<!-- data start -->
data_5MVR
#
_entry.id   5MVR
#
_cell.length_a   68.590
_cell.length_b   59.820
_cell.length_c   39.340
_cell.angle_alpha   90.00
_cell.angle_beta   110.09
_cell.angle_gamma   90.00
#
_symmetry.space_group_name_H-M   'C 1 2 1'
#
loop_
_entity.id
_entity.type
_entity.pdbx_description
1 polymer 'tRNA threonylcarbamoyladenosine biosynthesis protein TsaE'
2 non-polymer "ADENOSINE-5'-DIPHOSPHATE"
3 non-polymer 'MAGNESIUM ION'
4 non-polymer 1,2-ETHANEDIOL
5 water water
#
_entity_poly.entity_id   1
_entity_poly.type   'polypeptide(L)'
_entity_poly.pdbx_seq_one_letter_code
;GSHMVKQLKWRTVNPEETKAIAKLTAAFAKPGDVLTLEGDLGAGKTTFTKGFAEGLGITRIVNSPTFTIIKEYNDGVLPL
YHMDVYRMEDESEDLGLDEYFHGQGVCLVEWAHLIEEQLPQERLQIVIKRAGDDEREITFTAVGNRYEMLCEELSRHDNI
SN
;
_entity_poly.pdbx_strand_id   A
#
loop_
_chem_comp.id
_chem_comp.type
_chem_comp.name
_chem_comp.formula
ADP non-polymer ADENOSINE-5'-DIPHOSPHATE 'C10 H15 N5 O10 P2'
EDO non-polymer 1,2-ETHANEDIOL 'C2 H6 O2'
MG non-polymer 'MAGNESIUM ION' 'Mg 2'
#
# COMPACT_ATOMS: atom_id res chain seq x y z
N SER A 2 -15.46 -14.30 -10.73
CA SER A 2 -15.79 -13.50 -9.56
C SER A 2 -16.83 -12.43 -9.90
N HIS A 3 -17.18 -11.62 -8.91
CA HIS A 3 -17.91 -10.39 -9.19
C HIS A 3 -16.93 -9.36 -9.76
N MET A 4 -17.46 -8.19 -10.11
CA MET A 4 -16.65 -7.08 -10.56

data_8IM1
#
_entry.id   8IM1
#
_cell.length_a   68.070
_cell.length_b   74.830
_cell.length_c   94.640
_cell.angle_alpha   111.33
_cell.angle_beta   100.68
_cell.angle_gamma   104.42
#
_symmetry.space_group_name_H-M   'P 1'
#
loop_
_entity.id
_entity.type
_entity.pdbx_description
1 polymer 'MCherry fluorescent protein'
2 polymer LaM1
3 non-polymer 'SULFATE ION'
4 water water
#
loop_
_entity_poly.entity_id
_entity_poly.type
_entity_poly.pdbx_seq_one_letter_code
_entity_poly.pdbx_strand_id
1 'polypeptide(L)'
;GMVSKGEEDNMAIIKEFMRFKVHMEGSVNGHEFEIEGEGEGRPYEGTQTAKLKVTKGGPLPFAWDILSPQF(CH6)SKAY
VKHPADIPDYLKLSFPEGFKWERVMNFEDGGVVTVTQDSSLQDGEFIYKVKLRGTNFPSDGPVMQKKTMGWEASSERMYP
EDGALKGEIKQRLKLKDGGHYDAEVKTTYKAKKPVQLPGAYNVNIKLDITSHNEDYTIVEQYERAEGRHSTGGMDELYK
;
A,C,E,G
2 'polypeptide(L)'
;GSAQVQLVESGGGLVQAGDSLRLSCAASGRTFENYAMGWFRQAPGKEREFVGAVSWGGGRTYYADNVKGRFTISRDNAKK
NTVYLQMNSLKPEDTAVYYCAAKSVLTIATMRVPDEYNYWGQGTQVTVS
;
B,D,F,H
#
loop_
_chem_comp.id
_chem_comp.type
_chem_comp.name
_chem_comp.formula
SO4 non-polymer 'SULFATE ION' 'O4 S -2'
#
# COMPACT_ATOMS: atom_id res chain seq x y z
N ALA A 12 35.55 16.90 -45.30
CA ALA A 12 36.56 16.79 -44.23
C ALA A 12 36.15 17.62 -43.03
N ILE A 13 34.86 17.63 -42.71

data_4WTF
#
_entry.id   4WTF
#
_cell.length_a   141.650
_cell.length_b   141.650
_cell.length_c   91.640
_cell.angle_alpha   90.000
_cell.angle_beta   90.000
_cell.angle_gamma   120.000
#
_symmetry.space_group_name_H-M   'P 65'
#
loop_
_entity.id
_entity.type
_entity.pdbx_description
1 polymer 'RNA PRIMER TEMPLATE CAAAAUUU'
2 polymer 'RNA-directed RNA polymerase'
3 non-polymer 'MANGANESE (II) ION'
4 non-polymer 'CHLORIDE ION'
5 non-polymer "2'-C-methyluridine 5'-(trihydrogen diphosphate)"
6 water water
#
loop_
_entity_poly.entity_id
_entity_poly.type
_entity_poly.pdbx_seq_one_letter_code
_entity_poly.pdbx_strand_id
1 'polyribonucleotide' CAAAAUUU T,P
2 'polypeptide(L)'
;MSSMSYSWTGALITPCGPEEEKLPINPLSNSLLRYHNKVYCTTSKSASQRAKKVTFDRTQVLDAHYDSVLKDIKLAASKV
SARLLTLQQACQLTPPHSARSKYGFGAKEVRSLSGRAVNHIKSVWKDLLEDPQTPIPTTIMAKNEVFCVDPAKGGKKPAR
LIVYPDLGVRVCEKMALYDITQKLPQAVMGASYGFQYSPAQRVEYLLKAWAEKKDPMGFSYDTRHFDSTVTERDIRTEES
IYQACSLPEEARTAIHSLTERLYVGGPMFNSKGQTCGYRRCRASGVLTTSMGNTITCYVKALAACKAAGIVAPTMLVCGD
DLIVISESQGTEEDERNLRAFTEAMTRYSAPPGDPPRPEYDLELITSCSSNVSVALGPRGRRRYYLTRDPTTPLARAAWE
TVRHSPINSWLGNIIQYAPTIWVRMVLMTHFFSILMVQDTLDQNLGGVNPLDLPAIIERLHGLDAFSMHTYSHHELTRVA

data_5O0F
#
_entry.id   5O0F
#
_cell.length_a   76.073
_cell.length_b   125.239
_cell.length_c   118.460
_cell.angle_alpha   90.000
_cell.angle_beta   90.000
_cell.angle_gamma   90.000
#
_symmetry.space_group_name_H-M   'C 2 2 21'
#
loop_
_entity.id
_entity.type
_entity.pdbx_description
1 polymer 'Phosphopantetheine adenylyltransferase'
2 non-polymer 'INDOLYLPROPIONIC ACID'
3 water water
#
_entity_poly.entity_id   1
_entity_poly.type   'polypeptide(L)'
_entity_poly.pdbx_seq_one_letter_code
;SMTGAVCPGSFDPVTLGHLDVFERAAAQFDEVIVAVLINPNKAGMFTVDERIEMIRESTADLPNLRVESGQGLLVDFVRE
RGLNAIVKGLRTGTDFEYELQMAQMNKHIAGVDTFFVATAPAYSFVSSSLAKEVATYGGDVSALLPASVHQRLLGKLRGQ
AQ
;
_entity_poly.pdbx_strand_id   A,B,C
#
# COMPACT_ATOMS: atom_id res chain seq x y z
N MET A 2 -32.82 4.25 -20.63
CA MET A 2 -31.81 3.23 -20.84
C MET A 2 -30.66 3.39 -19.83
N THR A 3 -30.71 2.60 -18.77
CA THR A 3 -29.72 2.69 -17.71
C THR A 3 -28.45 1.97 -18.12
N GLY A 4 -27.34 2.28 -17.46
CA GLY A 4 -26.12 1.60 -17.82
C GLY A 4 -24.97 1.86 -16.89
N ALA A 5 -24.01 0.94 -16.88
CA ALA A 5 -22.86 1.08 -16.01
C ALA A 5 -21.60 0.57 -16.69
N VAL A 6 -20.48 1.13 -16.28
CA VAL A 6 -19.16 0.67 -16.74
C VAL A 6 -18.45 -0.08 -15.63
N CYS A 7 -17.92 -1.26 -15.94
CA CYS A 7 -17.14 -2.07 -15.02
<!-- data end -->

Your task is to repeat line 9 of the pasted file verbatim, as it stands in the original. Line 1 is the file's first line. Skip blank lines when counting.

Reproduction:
_cell.angle_beta   110.09